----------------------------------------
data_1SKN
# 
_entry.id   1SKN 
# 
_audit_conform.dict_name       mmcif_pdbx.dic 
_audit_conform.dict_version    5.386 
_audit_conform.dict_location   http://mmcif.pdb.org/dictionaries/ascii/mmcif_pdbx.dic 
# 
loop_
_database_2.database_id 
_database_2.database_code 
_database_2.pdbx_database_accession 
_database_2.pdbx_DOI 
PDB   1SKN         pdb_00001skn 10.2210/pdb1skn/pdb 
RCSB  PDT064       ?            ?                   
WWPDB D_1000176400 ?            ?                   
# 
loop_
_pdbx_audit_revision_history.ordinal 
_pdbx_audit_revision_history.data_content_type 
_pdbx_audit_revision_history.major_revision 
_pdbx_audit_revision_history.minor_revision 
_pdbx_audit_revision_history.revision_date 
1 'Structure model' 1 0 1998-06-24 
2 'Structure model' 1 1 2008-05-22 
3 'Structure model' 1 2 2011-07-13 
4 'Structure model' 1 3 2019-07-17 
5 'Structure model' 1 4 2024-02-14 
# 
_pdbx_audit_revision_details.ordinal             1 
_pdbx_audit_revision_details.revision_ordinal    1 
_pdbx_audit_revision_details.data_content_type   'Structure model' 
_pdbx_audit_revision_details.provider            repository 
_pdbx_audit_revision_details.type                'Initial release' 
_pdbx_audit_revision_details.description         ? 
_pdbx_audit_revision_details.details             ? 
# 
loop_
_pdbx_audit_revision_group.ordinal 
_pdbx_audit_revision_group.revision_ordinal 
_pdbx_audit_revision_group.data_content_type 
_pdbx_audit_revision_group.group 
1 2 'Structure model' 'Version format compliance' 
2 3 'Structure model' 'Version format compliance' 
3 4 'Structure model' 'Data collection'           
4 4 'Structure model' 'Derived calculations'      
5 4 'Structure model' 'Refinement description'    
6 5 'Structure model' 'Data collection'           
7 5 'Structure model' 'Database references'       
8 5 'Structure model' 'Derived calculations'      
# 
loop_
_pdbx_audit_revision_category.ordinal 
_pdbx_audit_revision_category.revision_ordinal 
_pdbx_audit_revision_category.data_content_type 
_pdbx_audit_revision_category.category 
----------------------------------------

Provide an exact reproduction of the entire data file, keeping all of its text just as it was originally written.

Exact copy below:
data_1SKN
# 
_entry.id   1SKN 
# 
_audit_conform.dict_name       mmcif_pdbx.dic 
_audit_conform.dict_version    5.386 
_audit_conform.dict_location   http://mmcif.pdb.org/dictionaries/ascii/mmcif_pdbx.dic 
# 
loop_
_database_2.database_id 
_database_2.database_code 
_database_2.pdbx_database_accession 
_database_2.pdbx_DOI 
PDB   1SKN         pdb_00001skn 10.2210/pdb1skn/pdb 
RCSB  PDT064       ?            ?                   
WWPDB D_1000176400 ?            ?                   
# 
loop_
_pdbx_audit_revision_history.ordinal 
_pdbx_audit_revision_history.data_content_type 
_pdbx_audit_revision_history.major_revision 
_pdbx_audit_revision_history.minor_revision 
_pdbx_audit_revision_history.revision_date 
1 'Structure model' 1 0 1998-06-24 
2 'Structure model' 1 1 2008-05-22 
3 'Structure model' 1 2 2011-07-13 
4 'Structure model' 1 3 2019-07-17 
5 'Structure model' 1 4 2024-02-14 
# 
_pdbx_audit_revision_details.ordinal             1 
_pdbx_audit_revision_details.revision_ordinal    1 
_pdbx_audit_revision_details.data_content_type   'Structure model' 
_pdbx_audit_revision_details.provider            repository 
_pdbx_audit_revision_details.type                'Initial release' 
_pdbx_audit_revision_details.description         ? 
_pdbx_audit_revision_details.details             ? 
# 
loop_
_pdbx_audit_revision_group.ordinal 
_pdbx_audit_revision_group.revision_ordinal 
_pdbx_audit_revision_group.data_content_type 
_pdbx_audit_revision_group.group 
1 2 'Structure model' 'Version format compliance' 
2 3 'Structure model' 'Version format compliance' 
3 4 'Structure model' 'Data collection'           
4 4 'Structure model' 'Derived calculations'      
5 4 'Structure model' 'Refinement description'    
6 5 'Structure model' 'Data collection'           
7 5 'Structure model' 'Database references'       
8 5 'Structure model' 'Derived calculations'      
# 
loop_
_pdbx_audit_revision_category.ordinal 
_pdbx_audit_revision_category.revision_ordinal 
_pdbx_audit_revision_category.data_content_type 
_pdbx_audit_revision_category.category 